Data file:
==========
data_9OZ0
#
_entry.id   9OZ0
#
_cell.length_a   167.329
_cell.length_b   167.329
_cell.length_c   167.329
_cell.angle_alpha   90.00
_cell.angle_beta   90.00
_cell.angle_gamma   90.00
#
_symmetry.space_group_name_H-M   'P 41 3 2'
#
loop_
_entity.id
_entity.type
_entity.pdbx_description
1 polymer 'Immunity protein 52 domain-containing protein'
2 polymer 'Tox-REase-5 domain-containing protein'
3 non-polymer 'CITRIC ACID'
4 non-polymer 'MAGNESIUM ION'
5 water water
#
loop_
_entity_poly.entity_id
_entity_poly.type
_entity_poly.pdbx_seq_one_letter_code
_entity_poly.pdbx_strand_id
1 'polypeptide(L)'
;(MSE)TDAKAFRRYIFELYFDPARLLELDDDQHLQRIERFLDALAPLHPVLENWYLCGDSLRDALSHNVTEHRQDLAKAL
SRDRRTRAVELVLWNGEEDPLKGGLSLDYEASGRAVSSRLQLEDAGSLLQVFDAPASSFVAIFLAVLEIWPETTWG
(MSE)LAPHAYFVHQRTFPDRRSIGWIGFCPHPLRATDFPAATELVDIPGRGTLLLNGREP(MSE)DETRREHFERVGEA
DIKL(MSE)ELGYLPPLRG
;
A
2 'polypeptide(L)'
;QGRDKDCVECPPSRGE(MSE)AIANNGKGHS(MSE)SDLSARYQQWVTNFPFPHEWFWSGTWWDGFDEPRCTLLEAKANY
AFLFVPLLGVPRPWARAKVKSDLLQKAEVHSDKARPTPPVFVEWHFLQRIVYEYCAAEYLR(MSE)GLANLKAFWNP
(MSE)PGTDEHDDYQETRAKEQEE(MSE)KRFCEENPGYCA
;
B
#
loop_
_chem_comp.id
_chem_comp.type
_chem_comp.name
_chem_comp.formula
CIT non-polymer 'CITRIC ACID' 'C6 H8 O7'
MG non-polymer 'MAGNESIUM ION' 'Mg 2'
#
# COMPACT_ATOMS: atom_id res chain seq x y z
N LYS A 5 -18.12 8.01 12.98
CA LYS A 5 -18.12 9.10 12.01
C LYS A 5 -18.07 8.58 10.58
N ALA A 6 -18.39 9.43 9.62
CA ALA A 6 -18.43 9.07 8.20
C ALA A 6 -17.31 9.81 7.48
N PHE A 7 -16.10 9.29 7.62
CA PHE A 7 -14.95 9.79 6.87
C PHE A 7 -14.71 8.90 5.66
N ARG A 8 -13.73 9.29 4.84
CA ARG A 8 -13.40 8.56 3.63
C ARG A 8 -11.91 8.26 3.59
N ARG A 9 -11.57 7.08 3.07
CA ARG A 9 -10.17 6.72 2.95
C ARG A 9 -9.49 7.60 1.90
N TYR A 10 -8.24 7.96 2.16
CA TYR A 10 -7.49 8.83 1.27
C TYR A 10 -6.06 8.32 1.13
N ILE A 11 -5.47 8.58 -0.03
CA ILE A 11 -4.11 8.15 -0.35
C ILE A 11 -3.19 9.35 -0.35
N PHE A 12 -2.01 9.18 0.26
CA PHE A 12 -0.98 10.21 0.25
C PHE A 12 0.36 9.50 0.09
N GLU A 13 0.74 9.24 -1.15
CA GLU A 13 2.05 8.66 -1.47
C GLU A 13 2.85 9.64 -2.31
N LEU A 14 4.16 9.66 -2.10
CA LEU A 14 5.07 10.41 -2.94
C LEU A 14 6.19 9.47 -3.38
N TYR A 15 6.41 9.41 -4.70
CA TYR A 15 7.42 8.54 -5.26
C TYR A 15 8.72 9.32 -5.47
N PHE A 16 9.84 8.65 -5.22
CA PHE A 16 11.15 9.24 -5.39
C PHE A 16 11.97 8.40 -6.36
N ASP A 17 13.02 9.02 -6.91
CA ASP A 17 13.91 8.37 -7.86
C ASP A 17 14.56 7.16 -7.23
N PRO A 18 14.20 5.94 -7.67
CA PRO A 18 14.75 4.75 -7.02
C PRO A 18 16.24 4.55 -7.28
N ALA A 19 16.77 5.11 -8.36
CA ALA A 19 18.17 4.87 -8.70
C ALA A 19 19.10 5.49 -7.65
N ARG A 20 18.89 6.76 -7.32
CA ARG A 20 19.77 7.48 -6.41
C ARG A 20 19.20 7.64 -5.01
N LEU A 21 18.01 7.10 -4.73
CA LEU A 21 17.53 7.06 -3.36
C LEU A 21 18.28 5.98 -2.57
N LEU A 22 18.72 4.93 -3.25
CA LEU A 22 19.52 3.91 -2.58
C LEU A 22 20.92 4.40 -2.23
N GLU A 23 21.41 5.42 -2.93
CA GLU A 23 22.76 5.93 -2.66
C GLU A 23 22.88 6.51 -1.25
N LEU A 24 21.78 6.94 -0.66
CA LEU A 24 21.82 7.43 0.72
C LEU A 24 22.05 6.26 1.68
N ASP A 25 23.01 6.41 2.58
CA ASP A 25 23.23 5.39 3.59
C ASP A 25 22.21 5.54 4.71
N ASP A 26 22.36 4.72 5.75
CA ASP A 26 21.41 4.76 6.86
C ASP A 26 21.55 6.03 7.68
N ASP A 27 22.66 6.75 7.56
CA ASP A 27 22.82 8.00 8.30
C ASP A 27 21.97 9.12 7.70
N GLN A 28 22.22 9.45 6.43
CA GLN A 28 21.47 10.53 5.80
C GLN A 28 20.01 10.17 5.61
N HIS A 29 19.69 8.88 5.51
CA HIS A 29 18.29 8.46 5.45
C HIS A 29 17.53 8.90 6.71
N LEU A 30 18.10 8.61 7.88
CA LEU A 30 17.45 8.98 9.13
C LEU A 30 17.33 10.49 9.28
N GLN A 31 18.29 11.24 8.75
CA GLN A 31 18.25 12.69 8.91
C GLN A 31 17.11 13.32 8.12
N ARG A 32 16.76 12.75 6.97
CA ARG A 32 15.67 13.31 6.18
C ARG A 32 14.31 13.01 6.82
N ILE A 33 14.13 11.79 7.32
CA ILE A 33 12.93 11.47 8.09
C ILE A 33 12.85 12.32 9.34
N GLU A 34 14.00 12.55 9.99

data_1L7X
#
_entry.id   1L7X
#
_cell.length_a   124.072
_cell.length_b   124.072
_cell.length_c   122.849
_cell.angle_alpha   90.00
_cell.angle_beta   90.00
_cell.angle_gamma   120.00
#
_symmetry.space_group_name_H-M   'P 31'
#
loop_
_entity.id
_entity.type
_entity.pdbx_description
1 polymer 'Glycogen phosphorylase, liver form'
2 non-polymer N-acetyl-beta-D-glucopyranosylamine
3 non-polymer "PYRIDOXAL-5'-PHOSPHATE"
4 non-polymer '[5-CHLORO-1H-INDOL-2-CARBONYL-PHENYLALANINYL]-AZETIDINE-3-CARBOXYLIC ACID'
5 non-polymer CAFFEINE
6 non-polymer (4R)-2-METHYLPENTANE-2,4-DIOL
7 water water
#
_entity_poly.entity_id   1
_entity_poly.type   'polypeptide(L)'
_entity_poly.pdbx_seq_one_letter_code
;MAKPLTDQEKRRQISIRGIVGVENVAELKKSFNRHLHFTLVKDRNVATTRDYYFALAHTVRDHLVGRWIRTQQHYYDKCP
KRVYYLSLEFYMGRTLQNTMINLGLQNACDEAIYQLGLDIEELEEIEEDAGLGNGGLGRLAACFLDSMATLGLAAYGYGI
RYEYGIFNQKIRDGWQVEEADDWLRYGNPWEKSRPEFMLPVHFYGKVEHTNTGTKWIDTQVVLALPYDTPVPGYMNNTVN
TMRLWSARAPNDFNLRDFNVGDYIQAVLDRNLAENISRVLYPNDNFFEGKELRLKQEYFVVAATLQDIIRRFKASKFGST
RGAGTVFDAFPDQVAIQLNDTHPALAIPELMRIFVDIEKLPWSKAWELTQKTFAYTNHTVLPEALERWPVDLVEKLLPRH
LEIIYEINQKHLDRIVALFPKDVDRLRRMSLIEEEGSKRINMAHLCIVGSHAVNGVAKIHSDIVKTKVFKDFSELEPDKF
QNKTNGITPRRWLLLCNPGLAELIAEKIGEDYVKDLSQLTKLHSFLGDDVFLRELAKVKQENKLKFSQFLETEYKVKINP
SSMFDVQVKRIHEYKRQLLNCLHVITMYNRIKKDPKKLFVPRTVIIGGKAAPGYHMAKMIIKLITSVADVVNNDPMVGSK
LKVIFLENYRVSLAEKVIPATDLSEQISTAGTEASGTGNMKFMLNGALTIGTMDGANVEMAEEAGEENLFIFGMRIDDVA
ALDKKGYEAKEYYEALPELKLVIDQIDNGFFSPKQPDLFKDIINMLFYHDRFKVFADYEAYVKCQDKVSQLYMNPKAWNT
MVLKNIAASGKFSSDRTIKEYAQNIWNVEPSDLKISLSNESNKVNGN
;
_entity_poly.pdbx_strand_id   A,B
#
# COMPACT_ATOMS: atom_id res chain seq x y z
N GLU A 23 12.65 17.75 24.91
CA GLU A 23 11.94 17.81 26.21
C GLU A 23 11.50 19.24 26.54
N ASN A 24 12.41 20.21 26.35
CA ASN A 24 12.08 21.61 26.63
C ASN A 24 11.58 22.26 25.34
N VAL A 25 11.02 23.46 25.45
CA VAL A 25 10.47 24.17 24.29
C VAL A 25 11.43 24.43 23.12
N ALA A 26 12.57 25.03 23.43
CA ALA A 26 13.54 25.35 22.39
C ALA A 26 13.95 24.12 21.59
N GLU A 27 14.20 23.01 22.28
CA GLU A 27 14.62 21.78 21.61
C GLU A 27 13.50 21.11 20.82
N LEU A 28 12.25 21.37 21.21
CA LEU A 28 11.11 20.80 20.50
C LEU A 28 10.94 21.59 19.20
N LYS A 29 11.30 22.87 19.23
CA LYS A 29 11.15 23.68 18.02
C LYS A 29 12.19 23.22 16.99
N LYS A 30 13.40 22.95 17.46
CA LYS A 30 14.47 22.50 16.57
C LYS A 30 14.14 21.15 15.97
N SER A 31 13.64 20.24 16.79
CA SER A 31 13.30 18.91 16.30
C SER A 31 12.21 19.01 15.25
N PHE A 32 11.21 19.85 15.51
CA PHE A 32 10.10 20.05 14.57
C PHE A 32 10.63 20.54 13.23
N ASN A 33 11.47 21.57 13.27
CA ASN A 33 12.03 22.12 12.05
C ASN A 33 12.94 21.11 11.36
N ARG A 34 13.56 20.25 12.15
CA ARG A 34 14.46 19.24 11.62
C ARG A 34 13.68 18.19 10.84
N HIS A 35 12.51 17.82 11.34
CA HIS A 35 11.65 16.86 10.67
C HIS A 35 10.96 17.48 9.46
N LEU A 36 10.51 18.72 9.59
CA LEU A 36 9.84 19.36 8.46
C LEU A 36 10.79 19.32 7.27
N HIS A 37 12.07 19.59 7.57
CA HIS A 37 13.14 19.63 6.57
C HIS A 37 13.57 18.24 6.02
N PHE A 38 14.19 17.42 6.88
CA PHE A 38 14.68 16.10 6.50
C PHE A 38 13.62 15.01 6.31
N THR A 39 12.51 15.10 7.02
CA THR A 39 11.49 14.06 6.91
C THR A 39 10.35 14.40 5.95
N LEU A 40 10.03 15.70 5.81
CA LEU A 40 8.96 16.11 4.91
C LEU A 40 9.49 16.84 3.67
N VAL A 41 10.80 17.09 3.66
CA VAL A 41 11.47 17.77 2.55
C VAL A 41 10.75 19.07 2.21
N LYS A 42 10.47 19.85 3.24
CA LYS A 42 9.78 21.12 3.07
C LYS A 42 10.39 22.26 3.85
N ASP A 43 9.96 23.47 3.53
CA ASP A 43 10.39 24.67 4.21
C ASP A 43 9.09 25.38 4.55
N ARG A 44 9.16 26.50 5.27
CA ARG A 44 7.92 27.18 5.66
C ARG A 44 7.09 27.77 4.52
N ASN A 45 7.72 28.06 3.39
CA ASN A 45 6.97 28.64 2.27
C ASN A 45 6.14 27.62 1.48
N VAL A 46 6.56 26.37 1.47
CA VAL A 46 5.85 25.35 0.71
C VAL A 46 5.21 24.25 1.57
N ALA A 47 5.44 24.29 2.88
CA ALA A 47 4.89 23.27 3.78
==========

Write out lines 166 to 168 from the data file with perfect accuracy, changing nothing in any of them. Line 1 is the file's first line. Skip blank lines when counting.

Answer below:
_entity_poly.type   'polypeptide(L)'
_entity_poly.pdbx_seq_one_letter_code
;MAKPLTDQEKRRQISIRGIVGVENVAELKKSFNRHLHFTLVKDRNVATTRDYYFALAHTVRDHLVGRWIRTQQHYYDKCP